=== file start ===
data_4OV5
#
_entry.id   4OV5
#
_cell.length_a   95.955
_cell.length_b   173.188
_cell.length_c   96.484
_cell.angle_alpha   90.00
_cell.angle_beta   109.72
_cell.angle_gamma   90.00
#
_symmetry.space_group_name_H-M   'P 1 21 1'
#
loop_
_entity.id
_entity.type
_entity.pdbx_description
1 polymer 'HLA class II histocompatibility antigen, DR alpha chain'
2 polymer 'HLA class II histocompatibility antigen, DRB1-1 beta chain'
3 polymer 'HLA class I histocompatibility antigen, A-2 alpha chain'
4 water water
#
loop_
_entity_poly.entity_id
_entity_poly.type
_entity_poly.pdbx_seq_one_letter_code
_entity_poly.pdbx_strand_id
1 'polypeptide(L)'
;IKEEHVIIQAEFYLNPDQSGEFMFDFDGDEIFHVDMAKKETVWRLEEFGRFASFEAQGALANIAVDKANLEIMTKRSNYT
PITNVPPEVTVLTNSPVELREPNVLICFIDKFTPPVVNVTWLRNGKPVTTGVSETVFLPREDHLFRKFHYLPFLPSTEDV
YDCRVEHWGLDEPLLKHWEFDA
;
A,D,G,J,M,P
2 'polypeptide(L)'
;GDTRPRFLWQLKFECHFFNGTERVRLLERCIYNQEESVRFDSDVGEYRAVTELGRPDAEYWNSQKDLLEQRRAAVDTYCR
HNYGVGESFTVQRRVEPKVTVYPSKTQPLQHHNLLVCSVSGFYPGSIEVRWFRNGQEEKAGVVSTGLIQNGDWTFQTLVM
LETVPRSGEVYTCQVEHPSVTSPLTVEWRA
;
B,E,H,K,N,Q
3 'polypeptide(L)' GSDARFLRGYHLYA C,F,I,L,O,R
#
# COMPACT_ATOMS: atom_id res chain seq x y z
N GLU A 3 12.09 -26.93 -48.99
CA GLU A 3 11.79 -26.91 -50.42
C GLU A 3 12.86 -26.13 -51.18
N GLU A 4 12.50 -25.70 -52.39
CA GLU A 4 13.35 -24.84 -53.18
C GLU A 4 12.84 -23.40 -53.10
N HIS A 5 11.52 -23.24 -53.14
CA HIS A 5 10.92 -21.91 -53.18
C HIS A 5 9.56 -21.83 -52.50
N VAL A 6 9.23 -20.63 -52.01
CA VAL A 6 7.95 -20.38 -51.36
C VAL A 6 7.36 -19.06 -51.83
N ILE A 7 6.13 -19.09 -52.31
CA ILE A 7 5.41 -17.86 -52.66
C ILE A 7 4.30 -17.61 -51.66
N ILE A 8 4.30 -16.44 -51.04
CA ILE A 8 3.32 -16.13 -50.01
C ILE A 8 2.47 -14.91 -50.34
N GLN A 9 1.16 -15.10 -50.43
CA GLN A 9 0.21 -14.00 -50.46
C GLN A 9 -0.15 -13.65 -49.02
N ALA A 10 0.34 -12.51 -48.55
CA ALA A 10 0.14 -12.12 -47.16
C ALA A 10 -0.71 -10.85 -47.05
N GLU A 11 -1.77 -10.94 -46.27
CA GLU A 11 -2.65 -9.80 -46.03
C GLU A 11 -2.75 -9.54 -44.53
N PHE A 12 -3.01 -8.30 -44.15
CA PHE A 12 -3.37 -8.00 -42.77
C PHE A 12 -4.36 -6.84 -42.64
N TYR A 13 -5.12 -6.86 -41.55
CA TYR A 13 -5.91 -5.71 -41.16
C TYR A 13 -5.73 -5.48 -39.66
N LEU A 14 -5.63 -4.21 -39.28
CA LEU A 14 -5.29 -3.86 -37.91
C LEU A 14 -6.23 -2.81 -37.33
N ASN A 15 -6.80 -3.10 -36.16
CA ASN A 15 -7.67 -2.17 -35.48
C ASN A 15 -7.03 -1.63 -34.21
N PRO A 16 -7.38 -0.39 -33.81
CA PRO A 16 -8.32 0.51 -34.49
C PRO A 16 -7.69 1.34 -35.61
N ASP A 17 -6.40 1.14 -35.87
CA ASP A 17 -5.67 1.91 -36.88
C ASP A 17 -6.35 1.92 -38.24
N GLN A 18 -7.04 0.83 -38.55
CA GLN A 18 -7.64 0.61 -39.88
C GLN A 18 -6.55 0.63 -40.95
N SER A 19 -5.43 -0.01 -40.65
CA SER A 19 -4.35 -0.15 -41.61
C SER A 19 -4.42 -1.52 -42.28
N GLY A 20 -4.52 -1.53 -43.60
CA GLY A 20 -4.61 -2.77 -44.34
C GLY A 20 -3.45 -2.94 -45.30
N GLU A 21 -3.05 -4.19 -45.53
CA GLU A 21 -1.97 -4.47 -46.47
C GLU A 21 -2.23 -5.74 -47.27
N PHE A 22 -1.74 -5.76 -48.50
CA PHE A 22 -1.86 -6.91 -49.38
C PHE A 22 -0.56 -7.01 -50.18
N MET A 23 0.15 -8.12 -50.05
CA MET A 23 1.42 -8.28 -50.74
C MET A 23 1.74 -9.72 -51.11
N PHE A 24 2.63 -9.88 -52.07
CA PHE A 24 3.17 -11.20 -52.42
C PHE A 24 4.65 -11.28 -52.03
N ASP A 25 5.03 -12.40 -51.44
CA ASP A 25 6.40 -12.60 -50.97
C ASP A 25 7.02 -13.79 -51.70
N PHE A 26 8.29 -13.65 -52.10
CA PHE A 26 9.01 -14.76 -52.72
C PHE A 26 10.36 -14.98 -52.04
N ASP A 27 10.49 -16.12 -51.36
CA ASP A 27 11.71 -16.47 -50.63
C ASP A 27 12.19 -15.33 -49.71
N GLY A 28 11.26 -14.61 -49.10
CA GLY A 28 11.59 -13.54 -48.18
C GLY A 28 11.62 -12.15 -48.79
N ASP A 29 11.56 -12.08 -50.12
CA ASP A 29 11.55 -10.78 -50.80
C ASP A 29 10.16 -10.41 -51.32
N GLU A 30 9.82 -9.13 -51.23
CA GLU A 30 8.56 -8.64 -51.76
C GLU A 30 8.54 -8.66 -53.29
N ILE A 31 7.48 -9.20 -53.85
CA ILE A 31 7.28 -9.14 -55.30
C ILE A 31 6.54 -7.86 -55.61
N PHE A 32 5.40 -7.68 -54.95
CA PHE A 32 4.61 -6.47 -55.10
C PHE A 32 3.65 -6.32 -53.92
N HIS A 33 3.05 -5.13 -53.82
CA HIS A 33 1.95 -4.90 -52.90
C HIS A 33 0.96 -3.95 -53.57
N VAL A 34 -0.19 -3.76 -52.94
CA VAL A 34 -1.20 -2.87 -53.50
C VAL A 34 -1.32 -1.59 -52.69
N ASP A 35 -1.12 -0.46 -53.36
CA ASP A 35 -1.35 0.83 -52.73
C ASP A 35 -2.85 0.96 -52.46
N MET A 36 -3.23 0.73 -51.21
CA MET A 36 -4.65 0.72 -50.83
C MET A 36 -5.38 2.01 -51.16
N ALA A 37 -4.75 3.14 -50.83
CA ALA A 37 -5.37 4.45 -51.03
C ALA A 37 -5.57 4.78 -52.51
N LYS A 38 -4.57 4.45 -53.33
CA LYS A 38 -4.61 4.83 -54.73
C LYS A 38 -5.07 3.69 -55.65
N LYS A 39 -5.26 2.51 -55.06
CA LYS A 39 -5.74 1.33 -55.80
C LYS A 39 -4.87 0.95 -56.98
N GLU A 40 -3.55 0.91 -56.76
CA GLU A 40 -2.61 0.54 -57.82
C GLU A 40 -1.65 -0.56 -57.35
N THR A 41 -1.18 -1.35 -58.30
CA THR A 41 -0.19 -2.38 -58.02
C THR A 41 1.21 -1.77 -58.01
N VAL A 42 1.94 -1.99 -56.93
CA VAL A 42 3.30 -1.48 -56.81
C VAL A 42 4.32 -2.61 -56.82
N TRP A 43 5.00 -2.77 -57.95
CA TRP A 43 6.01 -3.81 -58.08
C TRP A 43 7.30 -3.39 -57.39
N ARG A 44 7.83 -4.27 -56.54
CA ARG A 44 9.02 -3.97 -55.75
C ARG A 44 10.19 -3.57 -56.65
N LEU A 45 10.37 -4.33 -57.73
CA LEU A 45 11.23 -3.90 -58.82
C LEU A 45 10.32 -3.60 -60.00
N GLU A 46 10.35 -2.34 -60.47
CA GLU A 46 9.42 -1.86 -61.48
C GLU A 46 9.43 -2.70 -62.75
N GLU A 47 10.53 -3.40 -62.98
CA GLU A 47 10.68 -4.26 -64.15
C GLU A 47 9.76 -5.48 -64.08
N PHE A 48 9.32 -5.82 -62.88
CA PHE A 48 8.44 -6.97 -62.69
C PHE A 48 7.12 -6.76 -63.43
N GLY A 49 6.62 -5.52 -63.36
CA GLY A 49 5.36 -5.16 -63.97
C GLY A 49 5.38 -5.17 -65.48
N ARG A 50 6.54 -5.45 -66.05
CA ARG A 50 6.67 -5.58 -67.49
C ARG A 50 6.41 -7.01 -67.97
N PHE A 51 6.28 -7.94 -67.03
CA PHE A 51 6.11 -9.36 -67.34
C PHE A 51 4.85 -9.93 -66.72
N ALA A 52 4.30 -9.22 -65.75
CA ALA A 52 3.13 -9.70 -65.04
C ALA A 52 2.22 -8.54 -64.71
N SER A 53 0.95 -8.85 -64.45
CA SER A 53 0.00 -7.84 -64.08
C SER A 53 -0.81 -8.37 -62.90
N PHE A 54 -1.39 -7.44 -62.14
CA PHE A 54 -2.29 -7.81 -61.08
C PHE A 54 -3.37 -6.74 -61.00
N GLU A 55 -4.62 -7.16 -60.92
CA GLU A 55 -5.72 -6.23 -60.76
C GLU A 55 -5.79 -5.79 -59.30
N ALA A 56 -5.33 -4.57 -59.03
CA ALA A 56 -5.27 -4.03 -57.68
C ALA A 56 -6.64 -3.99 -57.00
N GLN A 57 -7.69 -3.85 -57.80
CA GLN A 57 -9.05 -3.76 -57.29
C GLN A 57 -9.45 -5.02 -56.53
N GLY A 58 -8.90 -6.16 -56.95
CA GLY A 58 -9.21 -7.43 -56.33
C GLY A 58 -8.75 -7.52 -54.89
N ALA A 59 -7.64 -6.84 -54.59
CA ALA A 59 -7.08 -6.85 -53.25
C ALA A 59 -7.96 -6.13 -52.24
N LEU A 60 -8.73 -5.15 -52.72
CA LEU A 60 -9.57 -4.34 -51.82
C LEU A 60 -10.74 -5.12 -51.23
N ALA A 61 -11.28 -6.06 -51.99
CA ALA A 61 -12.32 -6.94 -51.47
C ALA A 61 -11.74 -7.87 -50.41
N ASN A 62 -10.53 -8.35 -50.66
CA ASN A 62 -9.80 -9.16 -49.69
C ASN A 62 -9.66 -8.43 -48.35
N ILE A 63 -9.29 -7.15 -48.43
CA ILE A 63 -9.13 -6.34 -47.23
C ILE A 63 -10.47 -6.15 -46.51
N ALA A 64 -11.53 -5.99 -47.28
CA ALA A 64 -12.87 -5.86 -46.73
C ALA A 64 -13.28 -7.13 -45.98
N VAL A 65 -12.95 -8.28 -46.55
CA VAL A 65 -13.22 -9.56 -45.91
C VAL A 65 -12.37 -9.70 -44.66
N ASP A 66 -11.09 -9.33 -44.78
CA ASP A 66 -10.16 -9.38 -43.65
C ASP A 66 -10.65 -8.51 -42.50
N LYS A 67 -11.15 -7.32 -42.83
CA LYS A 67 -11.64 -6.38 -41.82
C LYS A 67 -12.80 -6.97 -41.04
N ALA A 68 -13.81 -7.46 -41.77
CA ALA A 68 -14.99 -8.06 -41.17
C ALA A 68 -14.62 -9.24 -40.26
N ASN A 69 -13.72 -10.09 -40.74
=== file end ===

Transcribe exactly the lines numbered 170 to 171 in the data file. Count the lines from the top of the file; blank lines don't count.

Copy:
CA LEU A 45 11.23 -3.90 -58.82
C LEU A 45 10.32 -3.60 -60.00